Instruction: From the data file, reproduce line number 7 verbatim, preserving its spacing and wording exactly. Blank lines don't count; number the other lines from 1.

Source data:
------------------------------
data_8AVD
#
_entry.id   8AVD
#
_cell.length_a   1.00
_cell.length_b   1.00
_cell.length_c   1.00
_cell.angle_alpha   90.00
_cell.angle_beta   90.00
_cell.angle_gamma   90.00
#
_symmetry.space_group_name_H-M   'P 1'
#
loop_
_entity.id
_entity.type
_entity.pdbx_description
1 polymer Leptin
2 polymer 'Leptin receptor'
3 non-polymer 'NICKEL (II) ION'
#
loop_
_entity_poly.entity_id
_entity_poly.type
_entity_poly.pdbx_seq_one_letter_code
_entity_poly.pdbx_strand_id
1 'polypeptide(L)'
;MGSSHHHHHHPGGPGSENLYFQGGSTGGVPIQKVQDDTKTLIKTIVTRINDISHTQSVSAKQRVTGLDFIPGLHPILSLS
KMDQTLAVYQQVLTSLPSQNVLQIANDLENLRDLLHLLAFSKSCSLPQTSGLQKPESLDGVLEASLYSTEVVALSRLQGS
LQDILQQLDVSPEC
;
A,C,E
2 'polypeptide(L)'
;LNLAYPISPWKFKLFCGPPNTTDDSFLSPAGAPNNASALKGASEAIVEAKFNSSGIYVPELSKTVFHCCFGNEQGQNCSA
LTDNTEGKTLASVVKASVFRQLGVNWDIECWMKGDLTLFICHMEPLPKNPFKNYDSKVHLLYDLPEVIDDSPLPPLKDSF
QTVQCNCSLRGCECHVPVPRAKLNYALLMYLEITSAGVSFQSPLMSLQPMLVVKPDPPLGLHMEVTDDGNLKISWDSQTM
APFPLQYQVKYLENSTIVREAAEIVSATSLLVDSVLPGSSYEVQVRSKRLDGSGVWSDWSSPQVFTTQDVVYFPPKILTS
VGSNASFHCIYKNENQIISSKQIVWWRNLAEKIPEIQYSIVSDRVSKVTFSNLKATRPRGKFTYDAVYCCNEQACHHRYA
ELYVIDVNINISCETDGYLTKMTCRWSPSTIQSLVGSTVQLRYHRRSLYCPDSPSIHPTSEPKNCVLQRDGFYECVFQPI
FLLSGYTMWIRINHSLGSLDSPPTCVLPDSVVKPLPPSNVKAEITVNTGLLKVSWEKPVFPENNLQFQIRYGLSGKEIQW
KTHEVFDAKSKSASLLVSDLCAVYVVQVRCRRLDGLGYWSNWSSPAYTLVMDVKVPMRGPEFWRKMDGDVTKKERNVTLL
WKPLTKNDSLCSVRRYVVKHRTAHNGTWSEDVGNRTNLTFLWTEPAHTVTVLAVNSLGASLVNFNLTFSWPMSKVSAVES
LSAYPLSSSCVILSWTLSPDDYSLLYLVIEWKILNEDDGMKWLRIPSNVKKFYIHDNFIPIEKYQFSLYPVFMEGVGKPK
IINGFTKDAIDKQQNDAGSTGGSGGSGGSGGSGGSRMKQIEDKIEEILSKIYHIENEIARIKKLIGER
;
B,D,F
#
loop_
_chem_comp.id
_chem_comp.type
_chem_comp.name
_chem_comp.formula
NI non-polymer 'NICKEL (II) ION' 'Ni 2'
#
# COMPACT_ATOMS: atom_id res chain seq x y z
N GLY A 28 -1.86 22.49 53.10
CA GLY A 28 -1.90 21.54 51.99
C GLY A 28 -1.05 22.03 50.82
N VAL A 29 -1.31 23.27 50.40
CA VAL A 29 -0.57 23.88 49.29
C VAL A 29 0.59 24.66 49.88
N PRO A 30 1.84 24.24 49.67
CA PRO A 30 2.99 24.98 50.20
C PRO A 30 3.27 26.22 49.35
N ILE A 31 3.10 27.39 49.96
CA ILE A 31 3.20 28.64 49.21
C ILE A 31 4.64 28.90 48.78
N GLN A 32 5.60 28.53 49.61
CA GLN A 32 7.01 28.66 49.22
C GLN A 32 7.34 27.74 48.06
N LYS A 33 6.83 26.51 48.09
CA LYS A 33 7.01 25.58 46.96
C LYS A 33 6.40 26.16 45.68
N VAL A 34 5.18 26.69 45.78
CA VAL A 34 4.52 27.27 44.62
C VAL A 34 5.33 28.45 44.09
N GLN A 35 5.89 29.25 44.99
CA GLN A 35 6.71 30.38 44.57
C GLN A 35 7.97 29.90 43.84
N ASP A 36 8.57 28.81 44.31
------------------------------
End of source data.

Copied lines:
_cell.length_c   1.00